This minor cloud has a major silver lining, in that having crammed so much worldbuilding into the first book gave Chambers a solid basis upon which to build this companion novel. Without giving away the big plot twist at the end of The Long Way to a Small, Angry Planet, I can say A Closed and Common Orbit is a much more intimate book. Here, we focus on two main characters and a small supporting cast rather than an ensemble, which I thought was a lot more effective.

Half of the narrative is set just after the events of The Long Way to a Small, Angry Planet, as we witness Sidra struggling to adjust to life in a body kit, while the other half focuses on Pepper’s childhood, more than a decade prior, when she was called Jane 23. In the establishing chapters of both storylines, I found myself wishing things would happen a bit faster, but I did enjoy both stories, and the way they came together at the end was very satisfying.

This structure also allows Chambers to do some really interesting and effective storytelling. Early on, a full-grown Pepper ordered ‘the left side of the menu’ from her local takeaway. I definitely chuckled, because who doesn’t love a too-large portion of proper greasy takeaway when the mood is right for it? Yet as we read on and witness Jane’s struggle to feed herself, Pepper’s enthusiasm for every food ever takes on deeper meaning. This is a woman who almost starved to death as a child, an experience which affects her to this day.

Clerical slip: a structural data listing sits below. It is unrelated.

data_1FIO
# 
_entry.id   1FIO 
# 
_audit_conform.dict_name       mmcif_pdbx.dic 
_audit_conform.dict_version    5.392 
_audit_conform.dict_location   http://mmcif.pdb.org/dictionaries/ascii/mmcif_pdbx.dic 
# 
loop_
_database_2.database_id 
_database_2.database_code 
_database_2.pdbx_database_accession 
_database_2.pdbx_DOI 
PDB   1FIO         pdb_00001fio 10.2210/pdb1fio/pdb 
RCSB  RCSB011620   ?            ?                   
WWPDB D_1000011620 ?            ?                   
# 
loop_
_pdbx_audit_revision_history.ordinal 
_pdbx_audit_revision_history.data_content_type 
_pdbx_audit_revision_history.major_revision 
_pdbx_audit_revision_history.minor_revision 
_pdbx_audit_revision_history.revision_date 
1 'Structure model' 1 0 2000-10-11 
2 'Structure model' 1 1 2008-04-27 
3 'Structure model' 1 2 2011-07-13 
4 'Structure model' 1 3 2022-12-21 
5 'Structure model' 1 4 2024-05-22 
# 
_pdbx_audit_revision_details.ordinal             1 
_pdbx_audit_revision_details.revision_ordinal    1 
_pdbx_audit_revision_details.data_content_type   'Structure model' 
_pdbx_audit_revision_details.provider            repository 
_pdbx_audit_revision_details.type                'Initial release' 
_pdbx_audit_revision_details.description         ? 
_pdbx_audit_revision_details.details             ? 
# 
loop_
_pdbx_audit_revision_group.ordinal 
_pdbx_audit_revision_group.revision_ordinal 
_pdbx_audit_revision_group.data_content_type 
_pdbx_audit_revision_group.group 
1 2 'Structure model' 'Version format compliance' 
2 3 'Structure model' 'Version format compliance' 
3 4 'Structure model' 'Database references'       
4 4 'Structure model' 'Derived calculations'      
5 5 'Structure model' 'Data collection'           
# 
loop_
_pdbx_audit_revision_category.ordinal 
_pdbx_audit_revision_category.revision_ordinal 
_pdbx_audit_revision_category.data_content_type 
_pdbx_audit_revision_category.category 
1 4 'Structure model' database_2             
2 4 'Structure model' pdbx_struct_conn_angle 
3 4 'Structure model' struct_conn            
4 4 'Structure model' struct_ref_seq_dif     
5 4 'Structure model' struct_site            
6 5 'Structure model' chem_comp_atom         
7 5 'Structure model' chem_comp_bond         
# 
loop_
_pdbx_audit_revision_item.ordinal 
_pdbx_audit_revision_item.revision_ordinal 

There’s just more time in this book to devote to Sidra & Pepper as characters and to tell the stories of their lives and their growth in depth and in detail. The overall stakes are smaller, in a sense. We’re not looking at the end of the world, or even a tricky mission with a big pay-off that turns sour. But we are looking at things that do mean the world for some of these characters – finding your identity, your own place in the world, your purpose, your family.

I teared up a good few times and I absolutely adored the ending. Such a perfect, beautiful note to leave our characters on.

4.5 stars